BioScience Dictionary

A | B | C | D | E | F | G | H | I | J | K | L | M | N | O | P | Q | R | S | T | U | V | W | X | Y | Z | Ot.

Found Hepatitis 26 times.

Displaying results 1 to 10.

1. CA-125 tumor marker
This is a protein measured in blood samples. It is produced by a variety of cells, but particularly by ovarian cancer cells. It is used as a tuomor marker to confirm the suspicion of ovarian cancer and to follow the presence of residual or recurrence of ovarian cancer after surgery. Its blood levels may be elevated in pregnant women and patients with breast and colorectal cancers, endometriosis , ovarian cysts, fibroid s, cirrhosis , hepatitis , or pancreatitis . (Normal range is 0-35 u/mL).

2. Cirrhosis
A disease characterized by the formation of nodules and dense scar tissue in the liver, which may severely impair its function. Cirrhosis may be caused by excessive, long-term consumption of alcohol or by diseases such as hepatitis .

3. Condom
This birth control device is a latex (rubber) sleeve that fits snugly over the penis and is used to prevent pregnancy and sexually transmitted infection s such as AIDS , hepatitis , HPV , gonorrhea , herpes and chlamydia . This method of birth control is easy-to-use and relatively inexpensive. Condoms are especially effective when they are used in conjunction with spermicides (creams or jellies that contain chemicals that kill sperm and some disease-causing microorganisms). When properly used, condoms provide a high rate of protection (96% effectiveness) against pregnancy. Heat (such as from storing a condom in a glove compartment on a hot day) and oil-based lubricants can weaken the rubber in condoms and cause them to break. While the vast majority of condoms are latex, some are made from animal membranes; membrane condoms are not effective in preventing the transmission of diseases because viruses and bacteria can pass through microscopic pores in the membrane.

4. Coronavirus
A genus of pleomorph ic virus es which look like coronas or halos when viewed with a microscope. It is the single genus of the family Coronaviridae. Members of Coronavirus cause hepatitis (inflammation of the liver) in mice, gastroenteritis (inflammation of the digestive system) in pigs, and respiratory infections in birds and people.

5. Delta virus (hepatitis delta virus)
The hepatitis delta virus is a defective virus which uses single-stranded RNA as its genetic material. It is only able to replicate when a helper virus from the family Hepadnaviridae is present in the same host cell . When combined with the virus that causes the disease of hepatitis B , it results in the disease of hepatitis delta .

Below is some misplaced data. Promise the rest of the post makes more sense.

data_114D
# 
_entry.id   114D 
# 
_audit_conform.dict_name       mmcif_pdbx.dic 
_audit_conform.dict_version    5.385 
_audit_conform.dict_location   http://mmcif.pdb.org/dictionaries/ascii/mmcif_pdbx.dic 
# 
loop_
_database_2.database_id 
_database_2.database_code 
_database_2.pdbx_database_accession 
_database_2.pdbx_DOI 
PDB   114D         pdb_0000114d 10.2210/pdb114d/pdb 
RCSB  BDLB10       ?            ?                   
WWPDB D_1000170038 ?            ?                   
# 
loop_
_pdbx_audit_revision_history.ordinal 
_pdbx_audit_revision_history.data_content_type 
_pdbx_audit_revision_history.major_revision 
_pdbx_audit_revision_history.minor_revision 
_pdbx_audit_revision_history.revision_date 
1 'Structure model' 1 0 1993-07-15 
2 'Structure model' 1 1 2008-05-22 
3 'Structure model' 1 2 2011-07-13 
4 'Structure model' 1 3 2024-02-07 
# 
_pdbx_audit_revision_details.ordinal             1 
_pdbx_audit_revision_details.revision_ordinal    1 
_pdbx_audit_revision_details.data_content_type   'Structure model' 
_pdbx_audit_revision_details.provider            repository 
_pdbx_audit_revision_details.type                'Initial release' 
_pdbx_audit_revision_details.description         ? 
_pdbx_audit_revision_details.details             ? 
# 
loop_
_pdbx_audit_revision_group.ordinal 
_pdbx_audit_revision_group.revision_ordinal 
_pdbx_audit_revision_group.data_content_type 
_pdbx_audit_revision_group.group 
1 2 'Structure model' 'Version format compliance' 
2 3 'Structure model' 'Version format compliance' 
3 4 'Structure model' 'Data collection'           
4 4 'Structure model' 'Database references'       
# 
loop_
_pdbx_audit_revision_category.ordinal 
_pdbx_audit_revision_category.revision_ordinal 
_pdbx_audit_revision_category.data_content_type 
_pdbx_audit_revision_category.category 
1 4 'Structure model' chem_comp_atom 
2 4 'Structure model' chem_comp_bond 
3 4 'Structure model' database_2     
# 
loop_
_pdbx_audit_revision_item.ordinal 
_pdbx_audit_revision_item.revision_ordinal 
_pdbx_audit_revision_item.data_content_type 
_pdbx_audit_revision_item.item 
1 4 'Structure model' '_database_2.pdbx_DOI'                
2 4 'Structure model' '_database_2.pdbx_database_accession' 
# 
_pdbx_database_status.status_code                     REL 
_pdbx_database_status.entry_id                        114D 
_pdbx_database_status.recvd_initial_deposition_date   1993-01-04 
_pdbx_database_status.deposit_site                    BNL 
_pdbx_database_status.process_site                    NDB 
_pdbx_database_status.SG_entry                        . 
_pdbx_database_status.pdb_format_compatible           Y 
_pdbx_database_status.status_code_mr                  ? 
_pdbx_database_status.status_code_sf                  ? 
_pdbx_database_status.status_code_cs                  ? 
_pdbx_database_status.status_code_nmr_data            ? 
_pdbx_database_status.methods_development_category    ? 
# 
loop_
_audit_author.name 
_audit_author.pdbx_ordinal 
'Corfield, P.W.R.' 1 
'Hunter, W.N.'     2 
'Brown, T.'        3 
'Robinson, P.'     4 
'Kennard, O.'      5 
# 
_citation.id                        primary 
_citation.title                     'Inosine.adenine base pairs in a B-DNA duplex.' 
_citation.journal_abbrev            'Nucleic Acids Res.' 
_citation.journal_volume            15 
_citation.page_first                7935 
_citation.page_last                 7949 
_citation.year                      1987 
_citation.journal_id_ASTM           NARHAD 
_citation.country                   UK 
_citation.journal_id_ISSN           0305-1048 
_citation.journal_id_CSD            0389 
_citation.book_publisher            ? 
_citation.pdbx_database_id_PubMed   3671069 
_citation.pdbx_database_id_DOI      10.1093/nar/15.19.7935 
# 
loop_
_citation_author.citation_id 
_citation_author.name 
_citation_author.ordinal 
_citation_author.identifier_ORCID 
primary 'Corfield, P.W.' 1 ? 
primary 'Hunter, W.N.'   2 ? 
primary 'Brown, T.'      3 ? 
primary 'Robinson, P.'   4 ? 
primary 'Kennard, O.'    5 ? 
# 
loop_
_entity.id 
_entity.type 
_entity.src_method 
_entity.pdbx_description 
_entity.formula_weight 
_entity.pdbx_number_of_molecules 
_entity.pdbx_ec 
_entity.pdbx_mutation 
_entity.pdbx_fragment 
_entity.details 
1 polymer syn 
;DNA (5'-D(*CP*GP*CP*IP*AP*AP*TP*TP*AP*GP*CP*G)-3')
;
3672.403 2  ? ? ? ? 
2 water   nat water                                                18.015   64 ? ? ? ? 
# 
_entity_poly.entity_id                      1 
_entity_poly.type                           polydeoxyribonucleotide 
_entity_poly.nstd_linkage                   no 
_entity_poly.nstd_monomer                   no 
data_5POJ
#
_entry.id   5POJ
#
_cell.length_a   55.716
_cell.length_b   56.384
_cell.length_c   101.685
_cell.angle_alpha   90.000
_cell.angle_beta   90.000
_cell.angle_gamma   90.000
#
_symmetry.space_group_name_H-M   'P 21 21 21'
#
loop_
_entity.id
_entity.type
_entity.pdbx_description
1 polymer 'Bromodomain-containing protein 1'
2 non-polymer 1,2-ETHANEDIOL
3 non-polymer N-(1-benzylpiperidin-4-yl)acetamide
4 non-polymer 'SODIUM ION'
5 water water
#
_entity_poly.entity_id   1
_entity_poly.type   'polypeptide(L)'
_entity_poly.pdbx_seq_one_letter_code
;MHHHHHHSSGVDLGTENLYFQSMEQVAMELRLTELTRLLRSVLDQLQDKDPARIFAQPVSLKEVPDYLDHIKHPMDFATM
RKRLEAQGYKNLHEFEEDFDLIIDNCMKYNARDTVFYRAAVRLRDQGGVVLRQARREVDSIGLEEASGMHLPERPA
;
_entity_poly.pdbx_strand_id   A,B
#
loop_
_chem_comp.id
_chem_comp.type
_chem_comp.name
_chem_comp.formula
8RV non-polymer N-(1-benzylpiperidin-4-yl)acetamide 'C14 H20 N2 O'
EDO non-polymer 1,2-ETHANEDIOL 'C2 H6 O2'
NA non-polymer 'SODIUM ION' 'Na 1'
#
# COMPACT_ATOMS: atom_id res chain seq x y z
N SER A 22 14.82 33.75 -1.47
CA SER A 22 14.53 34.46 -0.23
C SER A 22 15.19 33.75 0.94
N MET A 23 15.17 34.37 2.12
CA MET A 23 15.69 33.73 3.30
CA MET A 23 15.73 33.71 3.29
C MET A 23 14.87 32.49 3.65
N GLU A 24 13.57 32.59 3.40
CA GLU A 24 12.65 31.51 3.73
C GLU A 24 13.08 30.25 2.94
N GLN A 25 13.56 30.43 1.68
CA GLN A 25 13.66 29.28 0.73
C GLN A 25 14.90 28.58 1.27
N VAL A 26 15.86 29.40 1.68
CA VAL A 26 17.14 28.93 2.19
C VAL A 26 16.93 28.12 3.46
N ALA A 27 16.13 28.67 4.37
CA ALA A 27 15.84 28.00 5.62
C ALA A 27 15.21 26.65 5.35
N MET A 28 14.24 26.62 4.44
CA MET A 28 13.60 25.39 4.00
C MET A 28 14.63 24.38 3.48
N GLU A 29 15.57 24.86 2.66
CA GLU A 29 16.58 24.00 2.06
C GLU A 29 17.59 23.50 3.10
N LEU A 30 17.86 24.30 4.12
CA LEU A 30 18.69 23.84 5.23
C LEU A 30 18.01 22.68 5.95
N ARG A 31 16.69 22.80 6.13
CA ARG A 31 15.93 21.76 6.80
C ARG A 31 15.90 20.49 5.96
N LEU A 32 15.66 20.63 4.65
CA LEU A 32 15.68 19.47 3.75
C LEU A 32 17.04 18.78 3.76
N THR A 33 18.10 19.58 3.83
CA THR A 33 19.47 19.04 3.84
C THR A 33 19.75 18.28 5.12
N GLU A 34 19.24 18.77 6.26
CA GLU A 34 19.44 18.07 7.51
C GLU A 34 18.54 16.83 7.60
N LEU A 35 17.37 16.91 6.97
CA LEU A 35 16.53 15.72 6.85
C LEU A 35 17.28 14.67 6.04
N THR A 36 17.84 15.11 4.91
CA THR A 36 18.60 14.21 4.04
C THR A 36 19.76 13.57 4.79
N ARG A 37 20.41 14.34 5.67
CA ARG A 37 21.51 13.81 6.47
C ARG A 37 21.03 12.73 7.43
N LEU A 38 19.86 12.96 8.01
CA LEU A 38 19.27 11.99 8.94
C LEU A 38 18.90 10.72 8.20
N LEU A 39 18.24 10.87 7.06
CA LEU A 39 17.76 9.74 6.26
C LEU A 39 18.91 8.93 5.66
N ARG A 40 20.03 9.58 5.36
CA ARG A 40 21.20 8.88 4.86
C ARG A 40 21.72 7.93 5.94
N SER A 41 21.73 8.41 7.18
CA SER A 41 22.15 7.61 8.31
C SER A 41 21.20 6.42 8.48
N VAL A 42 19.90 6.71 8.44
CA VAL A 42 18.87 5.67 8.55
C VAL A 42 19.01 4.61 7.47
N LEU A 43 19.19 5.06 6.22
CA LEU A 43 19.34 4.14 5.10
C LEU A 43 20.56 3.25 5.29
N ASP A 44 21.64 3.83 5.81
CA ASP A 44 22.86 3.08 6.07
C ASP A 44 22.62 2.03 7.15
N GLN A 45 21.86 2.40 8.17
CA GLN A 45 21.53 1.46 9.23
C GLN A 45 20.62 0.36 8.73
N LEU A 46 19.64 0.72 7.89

6. Guillain-Barre Syndrome (acute idiopathic polyneuritis)
A rare disease in which the body's immune system attacks the nerves of the peripheral nervous system , damaging the protective myelin sheath s surrounding the nerves and sometimes damaging the nerve axon s. Symptoms have a range of severity and can include abnormal sensations (such as numbness, pins and needles, vibrations, etc.), muscle weaknesses (due to the destruction of the nerves which carry signals to the affected muscles), aches and pains, and paralysis. The cause of Guillain-Barre Syndrome is unknown; often it is triggered by a virus infection (like hepatitis , mononucleosis , etc.). The disease occurs in both sexes and at any age. Treatment for the disease consists of treating the different symptoms as they arise and rehabilitation. Most patients (around 90%) recover without serious long-term disabilities between six months and two years after the syndrome begins. The 1-5% death rate is usually due to respiratory or cardiovascular complications.

7. HELLP syndrome
HELLP syndrome is characterized by Hemolytic anemia, Elevated Liver enzymes, and Low Platelet count which occurs in about 10% of patients with severe preeclampsia of pregnancy (triad of edema, hypertension, and proteinuria). The abnormal laboratory tests frequently lead to misdiagnosis of hepatitis, gallbladder disease, idiopathic thrombocytopenic purpura, or thrombotic thrombocytopenic purpura.

8. Hepadnaviridae
A family of DNA -containing virus es that infect cause hepatitis in a wide range of vertebrate species.

9. Hepatitis
Inflammation of the liver; symptoms include jaundice (yellowish skin caused by the buildup of bile pigments in the body), fever, appetite loss and gastrointestinal upset. There are several types of viral hepatitis; hepatitis A and B are the most common types, but other versions (C through F) are caused by water-borne calciviruses and togoviruses.

10. Hepatitis A (infectious hepatitis, epidemic jaundice)
A type of hepatitis caused by RNA virus es in the genus Enterovirus in the family Picornaviridae . It is usually fairly mild; people may mistake it for the flu. The virus typically spreads through food or water contaminated with infected feces and is most prevalent in places where people don't practice good hygiene.

View web definitions »

Learn more about Hepatitis »